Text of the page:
written by Aimee Chin
February 7, 2000
Stata is a statistical analysis software package. Stata will be need to
complete the empirical exercises in the problem sets.
This handout provides an introduction to Stata. It consists of five parts:
A. The Three Components of Your Stata Session
What is it?  Where does it come from?  Hand in with problem set?  
*.dta  The "input" file. This is the Stata data file.  You need to download the data files for each problem set from the course website.  NO 
*.do  The "program" file that acts upon the "input" file. This is a text file containing a list of Stata commands. Save your program as text file with a "do" extension. Then to run your program, at the Stata prompt, type "do filename" for your program called filename.do.  You write it. I usually use emacs. I have an
xterm window with my do file running on emacs, and another xterm window
with Stata.

YES  but only the FINAL, working version. 
*.log  The "output" file. This file echoes whatever appears on screen in ASCII text format.  You ask Stata to echo a session by typing "log using filename" and Stata automatically names it filename.log. When you are done, you type "log close" and the log file will be ready for your editing, printing, etc. I usually ask Stata to open (and close) a log file in my do file.  NOT IN ENTIRETY  edit your log file and only hand in the parts that are directly relevant for answering the problem set questions. 
Although it is possible to use Stata interactively (i.e., you enter the
command at the Stata prompt, Stata performs it, you enter another command,
etc.), in this course you will be required to write Stata dofiles. The
advantage of writing a dofile is that you do not have to type the same commands
again and again before you get the correct sequence of commands. Also, if you do
not complete your problem set in a single session, you can easily pick up where
you left off.
Note that Stata will stop running at a line that it cannot execute. When a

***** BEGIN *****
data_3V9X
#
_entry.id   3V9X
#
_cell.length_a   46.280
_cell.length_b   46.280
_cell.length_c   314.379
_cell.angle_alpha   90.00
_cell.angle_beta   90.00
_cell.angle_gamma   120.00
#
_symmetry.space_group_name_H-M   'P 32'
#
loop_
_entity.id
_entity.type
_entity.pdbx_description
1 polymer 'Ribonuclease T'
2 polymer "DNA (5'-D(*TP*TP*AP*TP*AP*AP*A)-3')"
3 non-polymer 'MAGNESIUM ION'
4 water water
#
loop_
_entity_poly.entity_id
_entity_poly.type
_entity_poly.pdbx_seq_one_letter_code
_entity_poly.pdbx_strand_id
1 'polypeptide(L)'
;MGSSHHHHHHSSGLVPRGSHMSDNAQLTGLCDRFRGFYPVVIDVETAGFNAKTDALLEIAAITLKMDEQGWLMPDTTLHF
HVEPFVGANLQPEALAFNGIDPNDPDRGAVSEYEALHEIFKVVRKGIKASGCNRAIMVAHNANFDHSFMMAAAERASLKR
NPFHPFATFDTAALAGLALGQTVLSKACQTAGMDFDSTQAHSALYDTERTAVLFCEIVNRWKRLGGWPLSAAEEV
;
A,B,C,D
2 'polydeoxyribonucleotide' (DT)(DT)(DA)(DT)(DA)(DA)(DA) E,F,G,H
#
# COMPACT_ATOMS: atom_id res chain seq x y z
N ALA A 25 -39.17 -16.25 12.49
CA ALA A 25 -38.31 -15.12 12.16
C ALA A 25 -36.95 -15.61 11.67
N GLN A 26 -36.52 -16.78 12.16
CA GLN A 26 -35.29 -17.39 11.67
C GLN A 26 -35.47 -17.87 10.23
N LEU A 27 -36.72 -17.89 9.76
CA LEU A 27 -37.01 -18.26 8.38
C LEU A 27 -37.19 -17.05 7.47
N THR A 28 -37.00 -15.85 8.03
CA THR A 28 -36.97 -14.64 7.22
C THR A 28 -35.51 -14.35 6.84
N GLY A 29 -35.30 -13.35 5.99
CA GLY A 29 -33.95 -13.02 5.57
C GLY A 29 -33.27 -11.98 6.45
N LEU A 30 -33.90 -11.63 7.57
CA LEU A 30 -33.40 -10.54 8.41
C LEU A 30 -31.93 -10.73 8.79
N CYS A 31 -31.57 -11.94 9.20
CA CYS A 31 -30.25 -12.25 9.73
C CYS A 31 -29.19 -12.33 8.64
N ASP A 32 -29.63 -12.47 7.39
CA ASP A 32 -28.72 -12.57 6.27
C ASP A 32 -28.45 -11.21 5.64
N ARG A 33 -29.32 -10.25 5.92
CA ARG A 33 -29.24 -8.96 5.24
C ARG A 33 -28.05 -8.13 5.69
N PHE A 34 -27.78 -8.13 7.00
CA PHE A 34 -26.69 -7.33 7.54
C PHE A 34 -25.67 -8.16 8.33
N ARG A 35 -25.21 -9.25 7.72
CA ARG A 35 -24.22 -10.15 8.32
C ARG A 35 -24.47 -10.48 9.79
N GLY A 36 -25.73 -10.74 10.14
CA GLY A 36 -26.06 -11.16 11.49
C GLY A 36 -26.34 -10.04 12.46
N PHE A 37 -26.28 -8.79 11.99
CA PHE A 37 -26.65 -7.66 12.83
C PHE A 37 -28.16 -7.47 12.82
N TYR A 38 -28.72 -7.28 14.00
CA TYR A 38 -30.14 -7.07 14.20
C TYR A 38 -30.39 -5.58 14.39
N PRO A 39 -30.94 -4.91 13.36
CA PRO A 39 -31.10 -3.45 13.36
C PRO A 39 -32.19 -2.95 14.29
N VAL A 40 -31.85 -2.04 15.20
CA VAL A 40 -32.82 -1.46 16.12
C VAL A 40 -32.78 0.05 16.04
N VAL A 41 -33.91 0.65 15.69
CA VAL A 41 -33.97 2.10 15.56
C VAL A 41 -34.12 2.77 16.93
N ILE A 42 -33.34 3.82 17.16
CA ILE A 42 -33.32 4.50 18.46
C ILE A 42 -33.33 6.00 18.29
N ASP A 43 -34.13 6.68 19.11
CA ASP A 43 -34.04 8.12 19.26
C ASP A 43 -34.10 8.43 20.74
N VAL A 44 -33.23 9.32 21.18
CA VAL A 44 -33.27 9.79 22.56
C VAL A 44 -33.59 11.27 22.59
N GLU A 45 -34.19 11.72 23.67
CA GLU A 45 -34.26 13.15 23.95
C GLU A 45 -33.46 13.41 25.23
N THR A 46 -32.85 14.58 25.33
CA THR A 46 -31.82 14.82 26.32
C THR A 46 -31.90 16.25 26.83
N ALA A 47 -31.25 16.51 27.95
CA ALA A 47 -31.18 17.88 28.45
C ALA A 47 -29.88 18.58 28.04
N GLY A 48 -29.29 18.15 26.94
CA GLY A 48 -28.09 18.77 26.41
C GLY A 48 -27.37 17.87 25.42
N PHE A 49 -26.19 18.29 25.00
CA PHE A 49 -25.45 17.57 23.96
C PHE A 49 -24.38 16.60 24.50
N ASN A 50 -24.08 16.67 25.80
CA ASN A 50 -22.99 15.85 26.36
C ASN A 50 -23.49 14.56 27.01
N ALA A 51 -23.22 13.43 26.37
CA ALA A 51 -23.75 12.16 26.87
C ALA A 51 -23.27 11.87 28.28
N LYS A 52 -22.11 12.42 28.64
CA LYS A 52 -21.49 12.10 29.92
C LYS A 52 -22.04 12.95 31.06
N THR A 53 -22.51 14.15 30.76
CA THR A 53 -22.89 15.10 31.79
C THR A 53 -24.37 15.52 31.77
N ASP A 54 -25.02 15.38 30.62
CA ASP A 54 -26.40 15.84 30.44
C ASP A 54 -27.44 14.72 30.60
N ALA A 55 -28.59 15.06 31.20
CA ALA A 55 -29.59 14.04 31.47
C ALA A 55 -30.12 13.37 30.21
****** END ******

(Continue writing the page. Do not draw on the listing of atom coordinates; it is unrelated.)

Stata dofile stops running in the middle, you will need to fix your dofile. In
your text editor, edit the part of the program that Stata stopped at. Run the
program again. When Stata executes the whole program, you will have a clean log
file.
B. The Most Basic Commands: getting into Stata, getting help, opening a
data set, getting out of Stata
1. Getting Started
To start Stata, at the athena prompt, you type
add stata
and then start Stata by typing
stata
2. Tutorial and Help
Stata provides online help. For a menu of choices, type
help
and press Enter. You can obtain help on any command in Stata by typing help followed by the command's name. For example, to learn about the sortcommand, type
help sort
Stata includes an online tutorial which will help you learn about Stata. To run the tutorial type
tutorial intro
3. Opening a Data Set
You can call up a Stata data set for use by typing
use filename
Where Stata will automatically look for filename.dta in your current directory (if it is located elsewhere, or if the file extension is different, then you will need to specify). If there is something already in memory, you need to first type
clear
All the contents in the current Stata workspace will be erased, and Stata
will be ready to load up a new data set.
I will always provide you with datasets in Stata format already. However, in the future, you may encounter data of different formats (e.g., ASCII, Excel spreadsheets) or you may have to input data yourself. You can find more information about this by typing
help infile
Suppose you have made changes to your data set and wish to save the changes. Type